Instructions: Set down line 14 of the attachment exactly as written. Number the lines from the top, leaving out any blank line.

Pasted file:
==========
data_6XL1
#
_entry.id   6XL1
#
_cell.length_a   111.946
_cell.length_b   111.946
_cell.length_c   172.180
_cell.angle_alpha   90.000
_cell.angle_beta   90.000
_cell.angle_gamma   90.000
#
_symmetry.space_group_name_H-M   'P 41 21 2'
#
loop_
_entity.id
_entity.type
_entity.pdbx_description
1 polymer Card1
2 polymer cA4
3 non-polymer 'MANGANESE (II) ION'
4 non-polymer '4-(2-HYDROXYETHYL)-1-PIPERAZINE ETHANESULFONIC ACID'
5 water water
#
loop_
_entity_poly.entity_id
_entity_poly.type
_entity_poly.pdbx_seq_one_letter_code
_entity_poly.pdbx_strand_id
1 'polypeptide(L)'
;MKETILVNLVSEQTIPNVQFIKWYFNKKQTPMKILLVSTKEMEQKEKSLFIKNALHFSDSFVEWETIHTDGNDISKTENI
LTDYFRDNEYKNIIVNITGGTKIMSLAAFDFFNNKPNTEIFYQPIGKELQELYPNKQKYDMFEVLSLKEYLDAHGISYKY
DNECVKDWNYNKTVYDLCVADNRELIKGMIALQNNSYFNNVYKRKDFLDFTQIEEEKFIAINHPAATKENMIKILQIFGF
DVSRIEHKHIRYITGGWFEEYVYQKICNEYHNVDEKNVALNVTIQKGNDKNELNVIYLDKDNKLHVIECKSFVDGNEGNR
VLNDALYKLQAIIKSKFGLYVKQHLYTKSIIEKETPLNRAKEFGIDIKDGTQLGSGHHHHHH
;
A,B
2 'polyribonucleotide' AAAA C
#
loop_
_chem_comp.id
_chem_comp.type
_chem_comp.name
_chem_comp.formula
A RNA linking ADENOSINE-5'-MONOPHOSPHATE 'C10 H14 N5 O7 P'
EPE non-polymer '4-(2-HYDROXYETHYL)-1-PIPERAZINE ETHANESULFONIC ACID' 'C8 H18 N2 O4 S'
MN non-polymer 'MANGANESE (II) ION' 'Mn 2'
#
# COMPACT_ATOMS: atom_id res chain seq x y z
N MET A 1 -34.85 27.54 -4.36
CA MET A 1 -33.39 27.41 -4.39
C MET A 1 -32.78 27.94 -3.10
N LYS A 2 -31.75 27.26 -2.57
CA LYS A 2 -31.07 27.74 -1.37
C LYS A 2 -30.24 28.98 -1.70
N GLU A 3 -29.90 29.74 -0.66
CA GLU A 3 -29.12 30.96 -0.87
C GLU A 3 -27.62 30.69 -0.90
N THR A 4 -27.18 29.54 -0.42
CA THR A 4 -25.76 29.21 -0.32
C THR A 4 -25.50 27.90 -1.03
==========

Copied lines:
loop_